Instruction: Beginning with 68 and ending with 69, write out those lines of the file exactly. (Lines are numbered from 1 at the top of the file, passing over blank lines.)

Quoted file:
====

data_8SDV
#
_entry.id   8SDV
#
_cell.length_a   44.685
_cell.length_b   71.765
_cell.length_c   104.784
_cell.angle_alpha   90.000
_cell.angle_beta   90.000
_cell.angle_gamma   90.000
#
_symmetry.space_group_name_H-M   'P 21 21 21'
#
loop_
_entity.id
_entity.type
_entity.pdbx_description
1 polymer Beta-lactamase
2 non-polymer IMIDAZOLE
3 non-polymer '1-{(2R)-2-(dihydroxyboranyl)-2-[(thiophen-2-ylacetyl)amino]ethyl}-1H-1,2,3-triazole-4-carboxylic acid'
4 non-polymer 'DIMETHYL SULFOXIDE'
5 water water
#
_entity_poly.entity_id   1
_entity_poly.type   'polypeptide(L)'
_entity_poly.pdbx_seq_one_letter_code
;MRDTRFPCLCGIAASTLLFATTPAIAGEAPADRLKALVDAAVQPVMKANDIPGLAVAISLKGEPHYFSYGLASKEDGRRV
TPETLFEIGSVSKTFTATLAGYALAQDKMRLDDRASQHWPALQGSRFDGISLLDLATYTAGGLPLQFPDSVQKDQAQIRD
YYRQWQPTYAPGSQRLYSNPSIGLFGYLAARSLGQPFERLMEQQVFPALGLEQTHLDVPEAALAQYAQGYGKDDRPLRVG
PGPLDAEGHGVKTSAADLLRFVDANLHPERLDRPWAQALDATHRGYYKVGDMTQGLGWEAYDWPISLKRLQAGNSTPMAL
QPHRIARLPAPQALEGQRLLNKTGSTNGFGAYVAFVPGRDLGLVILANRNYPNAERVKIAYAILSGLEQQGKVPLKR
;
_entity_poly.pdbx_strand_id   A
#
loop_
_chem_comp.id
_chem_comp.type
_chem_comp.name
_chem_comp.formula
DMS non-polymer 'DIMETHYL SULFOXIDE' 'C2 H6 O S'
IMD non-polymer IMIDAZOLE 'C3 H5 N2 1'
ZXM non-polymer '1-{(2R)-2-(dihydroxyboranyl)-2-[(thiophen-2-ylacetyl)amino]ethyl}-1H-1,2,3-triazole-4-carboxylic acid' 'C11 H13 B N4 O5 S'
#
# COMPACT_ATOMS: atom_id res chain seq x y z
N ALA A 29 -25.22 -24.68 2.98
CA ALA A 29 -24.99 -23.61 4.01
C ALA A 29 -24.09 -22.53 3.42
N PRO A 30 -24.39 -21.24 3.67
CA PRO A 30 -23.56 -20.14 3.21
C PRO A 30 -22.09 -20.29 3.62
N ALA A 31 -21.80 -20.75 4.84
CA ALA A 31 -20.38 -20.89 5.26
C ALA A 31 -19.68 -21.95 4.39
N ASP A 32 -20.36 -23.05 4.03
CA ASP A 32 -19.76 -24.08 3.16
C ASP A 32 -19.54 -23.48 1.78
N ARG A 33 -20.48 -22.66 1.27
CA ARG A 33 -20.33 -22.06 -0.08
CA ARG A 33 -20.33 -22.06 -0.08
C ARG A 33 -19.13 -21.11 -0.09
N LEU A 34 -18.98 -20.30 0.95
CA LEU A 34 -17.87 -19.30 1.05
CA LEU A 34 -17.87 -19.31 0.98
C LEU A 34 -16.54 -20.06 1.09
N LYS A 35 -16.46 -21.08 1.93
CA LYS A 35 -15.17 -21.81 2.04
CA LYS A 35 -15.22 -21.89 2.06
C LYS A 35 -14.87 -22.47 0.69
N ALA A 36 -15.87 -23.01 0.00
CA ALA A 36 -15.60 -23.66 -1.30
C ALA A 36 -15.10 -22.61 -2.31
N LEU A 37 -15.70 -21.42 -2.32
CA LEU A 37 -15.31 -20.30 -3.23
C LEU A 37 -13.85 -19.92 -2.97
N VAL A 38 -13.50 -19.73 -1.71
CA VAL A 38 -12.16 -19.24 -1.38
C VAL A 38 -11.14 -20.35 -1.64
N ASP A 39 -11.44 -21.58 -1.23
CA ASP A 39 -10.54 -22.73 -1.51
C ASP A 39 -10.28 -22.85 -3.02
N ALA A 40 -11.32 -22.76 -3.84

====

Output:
C LYS A 35 -14.87 -22.47 0.69
N ALA A 36 -15.87 -23.01 0.00